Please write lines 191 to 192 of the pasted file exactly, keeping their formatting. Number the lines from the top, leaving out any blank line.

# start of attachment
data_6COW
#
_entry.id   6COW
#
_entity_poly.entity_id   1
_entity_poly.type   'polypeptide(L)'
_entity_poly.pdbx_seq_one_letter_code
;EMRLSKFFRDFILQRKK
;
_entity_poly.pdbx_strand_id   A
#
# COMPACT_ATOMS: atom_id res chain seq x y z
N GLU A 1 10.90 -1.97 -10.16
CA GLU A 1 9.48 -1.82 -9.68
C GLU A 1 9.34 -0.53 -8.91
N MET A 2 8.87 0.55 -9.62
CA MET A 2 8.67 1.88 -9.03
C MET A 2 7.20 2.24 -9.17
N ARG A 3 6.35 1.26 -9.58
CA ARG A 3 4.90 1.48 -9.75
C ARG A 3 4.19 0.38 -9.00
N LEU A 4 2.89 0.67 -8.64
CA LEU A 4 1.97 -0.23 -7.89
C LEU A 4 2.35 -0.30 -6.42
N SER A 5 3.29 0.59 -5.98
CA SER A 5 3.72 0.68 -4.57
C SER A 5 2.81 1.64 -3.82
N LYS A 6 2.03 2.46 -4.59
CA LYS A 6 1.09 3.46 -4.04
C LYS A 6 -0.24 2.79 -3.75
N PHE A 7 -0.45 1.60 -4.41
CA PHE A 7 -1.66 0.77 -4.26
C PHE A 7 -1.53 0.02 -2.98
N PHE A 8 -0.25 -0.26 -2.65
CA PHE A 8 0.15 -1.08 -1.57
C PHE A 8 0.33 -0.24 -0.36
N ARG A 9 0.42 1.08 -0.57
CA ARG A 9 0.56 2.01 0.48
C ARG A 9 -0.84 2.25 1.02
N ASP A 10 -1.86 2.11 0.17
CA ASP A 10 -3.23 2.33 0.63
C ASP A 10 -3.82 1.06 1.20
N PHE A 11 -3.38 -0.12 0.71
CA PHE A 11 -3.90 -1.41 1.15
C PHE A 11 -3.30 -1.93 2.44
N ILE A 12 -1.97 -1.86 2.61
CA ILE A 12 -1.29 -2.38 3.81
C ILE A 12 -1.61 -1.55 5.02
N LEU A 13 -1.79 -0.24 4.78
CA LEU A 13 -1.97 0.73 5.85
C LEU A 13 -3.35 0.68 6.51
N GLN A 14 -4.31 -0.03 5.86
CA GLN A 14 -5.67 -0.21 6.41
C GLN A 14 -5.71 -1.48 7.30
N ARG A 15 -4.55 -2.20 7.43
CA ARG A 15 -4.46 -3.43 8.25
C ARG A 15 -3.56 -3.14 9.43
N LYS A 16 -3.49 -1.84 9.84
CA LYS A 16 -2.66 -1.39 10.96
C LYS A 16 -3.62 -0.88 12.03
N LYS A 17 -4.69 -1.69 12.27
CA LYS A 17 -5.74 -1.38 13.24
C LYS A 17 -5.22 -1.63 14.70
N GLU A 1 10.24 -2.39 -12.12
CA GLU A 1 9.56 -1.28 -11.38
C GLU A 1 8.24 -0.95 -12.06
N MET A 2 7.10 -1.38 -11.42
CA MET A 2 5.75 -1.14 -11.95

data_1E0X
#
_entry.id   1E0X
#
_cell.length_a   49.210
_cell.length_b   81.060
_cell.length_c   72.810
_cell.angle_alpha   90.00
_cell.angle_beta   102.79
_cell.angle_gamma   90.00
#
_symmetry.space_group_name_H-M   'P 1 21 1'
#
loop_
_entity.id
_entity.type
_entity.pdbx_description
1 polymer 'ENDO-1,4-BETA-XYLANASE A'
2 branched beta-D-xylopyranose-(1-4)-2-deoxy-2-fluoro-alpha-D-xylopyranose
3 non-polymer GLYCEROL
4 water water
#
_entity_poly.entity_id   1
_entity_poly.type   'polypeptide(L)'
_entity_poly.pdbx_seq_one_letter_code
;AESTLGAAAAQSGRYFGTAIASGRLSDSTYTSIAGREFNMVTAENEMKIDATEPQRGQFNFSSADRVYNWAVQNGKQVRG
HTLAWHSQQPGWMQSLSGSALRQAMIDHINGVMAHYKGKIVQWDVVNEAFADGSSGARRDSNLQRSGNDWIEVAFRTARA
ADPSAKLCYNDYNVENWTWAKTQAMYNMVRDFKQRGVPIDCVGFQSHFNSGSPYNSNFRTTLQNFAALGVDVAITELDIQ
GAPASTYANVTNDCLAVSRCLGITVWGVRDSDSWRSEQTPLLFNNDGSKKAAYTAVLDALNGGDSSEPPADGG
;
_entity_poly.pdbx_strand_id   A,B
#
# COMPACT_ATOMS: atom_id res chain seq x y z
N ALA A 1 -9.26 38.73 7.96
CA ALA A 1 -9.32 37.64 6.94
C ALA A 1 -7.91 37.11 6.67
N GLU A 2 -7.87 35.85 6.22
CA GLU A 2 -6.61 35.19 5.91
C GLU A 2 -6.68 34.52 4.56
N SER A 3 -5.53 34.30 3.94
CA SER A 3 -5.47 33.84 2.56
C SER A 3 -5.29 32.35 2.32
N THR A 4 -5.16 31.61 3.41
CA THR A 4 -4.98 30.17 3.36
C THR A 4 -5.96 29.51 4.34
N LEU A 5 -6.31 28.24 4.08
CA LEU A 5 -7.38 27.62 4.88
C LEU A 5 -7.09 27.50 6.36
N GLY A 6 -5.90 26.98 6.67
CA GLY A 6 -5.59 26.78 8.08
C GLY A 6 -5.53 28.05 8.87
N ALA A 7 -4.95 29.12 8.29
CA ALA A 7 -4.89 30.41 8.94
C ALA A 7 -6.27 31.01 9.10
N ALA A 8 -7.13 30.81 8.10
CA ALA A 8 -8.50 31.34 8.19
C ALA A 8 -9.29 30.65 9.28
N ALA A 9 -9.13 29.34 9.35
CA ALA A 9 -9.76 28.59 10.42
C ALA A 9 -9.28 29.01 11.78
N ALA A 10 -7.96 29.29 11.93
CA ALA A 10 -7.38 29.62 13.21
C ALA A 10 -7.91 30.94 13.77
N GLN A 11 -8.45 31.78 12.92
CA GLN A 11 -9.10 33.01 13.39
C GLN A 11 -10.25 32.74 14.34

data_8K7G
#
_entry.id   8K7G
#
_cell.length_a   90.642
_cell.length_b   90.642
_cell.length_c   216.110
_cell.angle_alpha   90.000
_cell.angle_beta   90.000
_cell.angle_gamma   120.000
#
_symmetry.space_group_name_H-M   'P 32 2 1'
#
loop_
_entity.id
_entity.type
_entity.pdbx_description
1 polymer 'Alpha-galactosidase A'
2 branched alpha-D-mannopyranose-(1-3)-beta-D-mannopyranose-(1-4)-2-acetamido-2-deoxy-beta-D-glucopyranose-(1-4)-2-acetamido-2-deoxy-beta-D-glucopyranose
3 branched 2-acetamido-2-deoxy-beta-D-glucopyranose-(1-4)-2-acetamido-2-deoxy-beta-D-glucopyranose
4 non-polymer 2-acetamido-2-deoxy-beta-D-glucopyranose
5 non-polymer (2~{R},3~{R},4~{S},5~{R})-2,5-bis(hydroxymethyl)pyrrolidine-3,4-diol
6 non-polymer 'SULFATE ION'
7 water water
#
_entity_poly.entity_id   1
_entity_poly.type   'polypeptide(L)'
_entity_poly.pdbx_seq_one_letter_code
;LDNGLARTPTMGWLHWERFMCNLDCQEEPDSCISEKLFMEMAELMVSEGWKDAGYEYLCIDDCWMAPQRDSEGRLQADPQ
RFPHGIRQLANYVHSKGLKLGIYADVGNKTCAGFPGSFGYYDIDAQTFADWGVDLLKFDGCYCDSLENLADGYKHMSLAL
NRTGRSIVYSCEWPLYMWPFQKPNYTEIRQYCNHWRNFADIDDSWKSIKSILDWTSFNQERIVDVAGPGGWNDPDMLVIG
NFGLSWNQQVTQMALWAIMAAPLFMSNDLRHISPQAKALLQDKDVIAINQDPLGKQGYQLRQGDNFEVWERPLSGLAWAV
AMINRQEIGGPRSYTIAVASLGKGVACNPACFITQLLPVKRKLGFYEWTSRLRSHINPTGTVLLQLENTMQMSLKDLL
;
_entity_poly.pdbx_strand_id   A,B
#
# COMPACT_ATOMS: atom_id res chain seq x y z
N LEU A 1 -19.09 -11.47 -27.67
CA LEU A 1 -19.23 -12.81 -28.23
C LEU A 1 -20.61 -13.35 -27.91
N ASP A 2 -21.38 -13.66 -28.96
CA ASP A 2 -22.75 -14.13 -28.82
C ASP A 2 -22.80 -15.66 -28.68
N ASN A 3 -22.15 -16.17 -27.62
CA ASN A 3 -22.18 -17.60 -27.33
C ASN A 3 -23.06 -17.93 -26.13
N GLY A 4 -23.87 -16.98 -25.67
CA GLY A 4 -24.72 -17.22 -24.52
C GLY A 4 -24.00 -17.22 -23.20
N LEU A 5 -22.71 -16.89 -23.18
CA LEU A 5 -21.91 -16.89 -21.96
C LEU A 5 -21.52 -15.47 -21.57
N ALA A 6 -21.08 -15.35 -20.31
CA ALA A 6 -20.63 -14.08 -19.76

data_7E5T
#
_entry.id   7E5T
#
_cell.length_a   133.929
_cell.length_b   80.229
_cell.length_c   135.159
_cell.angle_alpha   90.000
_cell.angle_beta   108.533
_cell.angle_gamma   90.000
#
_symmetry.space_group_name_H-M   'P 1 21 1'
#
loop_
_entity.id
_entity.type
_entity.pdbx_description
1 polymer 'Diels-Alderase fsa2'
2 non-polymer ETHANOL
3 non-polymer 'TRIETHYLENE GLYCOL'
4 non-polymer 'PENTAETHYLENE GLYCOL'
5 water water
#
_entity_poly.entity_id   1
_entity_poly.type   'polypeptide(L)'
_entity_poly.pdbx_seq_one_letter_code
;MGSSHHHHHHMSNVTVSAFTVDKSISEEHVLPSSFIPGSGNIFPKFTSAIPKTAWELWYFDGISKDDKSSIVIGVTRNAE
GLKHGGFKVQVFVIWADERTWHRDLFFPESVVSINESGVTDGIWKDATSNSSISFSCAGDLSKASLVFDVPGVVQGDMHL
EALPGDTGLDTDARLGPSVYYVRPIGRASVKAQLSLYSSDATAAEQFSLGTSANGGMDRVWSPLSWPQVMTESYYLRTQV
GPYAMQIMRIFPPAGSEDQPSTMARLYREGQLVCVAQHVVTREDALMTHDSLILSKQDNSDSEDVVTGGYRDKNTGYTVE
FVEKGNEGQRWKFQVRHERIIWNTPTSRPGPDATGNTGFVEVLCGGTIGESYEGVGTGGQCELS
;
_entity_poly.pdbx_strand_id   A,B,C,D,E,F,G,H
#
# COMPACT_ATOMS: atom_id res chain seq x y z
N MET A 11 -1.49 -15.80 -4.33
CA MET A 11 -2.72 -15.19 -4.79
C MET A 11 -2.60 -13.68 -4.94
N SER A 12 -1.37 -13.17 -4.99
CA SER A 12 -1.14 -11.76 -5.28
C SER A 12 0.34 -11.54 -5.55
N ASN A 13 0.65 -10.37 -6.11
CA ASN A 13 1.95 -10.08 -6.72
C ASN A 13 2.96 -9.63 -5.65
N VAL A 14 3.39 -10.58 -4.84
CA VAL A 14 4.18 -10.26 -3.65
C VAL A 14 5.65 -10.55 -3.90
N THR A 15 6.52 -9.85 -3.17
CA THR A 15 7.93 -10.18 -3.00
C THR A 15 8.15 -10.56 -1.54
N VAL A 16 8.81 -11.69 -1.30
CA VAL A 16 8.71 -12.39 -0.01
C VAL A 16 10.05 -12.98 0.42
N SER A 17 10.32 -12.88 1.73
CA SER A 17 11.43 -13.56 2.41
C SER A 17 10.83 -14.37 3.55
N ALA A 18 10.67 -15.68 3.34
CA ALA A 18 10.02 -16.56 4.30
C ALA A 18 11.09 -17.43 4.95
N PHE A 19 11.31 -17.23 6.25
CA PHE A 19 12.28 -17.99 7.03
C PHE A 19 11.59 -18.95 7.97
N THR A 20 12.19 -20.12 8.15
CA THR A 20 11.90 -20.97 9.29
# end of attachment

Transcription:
_entry.id   7E5T
#